Risk theatre posits that each dramatic act in tragedy is also a gambling act. In each tragedy, the protagonist makes a wager. In Seven against Thebes, Eteocles wagers that, by interpreting the scout’s report, he can save the city and avoid the worst case scenario: encountering his brother and shedding kindred blood. With seven besiegers, seven defenders, and seven gates, the odds are with him.

But Eteocles ends up, against all odds, confronting his brother. Seven, in this way, is a lesson in risk management. The play speaks out to the dangers of calculated risks and is a reminder to today’s masters of the universe who, in the name of progress, gamble with the fate of the world. Just as in theatre, in life more things can happen than what we expect will happen. By looking at tragedy as a gambling act, risk theatre offers a new theoretical framework to approach tragedy.

Thank you for considering my proposal. I look forward to hearing from you.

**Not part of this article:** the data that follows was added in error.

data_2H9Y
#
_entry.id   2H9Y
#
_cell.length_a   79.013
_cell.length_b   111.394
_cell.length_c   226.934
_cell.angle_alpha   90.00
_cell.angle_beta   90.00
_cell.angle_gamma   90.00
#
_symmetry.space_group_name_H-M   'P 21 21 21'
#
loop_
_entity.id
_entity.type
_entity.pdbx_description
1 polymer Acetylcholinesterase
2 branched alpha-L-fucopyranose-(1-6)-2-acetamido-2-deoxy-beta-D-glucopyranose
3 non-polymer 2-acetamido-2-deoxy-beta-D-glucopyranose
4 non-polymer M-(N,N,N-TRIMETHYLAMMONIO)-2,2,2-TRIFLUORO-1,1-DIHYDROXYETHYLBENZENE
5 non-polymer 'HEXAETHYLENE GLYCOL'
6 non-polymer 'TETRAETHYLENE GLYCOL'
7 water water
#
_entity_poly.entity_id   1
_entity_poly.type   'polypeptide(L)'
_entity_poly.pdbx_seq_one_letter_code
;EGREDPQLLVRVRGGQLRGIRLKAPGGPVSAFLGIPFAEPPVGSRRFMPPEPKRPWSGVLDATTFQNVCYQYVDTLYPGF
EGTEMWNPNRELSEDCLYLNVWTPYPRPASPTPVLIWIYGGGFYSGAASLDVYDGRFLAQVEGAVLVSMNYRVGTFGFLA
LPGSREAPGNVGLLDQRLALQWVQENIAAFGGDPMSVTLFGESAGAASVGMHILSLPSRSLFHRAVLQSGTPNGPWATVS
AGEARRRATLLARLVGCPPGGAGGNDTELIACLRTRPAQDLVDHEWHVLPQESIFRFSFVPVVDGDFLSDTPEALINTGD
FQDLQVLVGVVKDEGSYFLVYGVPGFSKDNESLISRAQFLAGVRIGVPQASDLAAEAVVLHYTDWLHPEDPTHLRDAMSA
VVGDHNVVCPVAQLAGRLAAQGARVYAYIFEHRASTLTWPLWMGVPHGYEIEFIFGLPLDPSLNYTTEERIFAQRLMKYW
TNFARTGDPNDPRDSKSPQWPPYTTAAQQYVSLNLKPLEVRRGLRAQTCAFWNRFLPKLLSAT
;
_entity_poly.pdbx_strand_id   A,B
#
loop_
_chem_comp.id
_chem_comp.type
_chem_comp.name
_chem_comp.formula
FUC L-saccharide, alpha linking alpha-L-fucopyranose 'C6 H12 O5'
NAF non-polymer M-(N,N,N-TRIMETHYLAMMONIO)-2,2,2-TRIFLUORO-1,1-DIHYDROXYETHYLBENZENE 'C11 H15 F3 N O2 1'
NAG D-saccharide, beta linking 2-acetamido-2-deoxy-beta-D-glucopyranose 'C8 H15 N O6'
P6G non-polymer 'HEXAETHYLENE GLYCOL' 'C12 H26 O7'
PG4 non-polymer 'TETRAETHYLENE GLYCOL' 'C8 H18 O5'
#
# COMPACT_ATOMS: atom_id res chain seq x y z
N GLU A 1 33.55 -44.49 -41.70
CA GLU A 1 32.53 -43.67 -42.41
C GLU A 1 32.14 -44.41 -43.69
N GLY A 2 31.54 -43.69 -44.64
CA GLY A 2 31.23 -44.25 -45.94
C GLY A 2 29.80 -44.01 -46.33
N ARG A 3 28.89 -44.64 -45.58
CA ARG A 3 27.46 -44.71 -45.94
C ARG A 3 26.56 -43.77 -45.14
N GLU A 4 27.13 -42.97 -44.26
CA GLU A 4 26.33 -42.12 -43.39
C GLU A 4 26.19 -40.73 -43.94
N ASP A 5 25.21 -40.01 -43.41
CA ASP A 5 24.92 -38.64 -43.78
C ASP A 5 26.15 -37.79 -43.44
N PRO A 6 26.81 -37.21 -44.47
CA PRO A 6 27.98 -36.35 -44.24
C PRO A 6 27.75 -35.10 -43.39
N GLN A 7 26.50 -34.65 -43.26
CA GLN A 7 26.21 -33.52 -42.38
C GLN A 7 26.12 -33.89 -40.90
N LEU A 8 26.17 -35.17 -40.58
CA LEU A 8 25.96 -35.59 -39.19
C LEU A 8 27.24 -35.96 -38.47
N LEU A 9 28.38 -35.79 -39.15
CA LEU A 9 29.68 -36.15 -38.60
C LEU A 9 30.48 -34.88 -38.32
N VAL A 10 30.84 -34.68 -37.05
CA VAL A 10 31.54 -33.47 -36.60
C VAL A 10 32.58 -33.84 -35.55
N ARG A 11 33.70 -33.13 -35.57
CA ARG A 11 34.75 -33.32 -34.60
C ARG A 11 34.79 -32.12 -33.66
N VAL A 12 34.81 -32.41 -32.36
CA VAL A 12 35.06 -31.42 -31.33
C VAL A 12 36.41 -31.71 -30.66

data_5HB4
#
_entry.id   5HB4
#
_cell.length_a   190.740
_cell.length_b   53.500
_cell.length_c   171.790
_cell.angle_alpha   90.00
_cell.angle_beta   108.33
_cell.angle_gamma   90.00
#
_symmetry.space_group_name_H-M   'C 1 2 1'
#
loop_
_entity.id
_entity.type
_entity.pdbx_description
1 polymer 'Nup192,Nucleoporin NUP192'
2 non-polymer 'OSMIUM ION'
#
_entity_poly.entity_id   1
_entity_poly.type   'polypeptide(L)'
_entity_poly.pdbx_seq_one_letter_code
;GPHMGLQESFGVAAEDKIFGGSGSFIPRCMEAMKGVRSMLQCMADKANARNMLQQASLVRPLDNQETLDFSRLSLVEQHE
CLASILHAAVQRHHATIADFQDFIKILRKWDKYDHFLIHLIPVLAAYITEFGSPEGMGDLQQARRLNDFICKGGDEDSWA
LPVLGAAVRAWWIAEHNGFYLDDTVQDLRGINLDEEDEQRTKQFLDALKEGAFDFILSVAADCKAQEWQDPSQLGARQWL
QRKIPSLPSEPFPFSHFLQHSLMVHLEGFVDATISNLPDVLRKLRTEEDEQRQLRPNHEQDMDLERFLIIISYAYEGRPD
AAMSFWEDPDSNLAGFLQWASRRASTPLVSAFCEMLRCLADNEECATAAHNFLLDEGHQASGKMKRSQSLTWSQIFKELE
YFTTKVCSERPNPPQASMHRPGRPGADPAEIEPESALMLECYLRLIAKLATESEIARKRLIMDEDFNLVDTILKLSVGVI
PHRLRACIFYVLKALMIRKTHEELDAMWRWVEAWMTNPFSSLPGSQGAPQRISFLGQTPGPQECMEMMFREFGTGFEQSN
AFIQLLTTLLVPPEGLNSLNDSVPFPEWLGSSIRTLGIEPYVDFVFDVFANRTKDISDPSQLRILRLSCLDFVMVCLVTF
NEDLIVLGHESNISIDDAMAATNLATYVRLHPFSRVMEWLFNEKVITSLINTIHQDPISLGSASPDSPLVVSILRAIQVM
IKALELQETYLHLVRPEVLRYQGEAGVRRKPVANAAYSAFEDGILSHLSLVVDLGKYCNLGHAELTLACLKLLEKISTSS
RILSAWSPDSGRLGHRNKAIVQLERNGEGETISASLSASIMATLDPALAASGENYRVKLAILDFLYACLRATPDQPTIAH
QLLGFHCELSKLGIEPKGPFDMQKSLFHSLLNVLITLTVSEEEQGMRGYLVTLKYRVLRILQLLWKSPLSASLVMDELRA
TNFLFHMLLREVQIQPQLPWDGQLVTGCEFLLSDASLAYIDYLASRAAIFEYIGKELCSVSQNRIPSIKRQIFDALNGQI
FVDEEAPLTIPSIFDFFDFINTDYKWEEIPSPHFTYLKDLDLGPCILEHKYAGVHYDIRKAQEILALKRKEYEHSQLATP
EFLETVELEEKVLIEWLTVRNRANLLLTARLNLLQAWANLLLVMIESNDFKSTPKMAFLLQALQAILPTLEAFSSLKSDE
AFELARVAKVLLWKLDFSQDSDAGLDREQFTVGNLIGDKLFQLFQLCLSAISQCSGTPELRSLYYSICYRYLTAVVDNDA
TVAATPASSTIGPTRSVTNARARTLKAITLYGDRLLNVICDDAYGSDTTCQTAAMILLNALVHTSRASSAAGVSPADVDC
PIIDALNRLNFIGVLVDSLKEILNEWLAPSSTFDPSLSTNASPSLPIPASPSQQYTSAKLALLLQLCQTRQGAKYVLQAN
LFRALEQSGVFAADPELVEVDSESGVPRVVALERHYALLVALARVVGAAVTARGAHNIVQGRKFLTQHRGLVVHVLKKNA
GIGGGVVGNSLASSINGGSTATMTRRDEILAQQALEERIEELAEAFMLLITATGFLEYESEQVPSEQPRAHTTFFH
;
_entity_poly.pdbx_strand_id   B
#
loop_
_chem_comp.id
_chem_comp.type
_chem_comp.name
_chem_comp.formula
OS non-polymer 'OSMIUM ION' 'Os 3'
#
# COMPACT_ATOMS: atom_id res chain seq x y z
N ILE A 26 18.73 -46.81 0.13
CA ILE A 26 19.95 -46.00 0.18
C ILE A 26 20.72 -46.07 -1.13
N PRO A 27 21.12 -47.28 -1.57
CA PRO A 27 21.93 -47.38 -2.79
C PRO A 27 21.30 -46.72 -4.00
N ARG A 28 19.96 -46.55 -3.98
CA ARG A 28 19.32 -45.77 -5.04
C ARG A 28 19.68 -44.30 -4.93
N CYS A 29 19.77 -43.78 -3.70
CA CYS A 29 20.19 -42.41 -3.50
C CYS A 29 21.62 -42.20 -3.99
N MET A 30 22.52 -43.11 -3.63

Sincerely yours,

Edwin Wong.

Until next time, I’m Edwin Wong and now I’m Doing Melpomene’s Work by going on the road.

Conferencing Time! Hear All About Risk Theatre!

Well, the manuscript is finished and awaiting the editor’s big red pen. That means it’s time to change gears. It’s conference time. Time to get out there and spread the word around: risk theatre is the new game in town!

Anyone who knows a good site/database with a calendar of upcoming academic conferences please forward a link. After searching around (mainly by Google search), I found a promising looking conference to submit a paper proposal. They’ll send out acceptance letters in late February, fingers crossed! Here’s how the proposal letter looks:

408-1602 Quadra Street

Victoria, BC V8W 2L4


January 16, 2017

To The Organizers:

My name is Edwin Wong and I would like to propose a 20-minute paper to talk about how Macbeth speaks to contemporary audiences. I approach Shakespeare from a Classics background in ancient theatre (MA, Brown University). Here is my proposal for your consideration: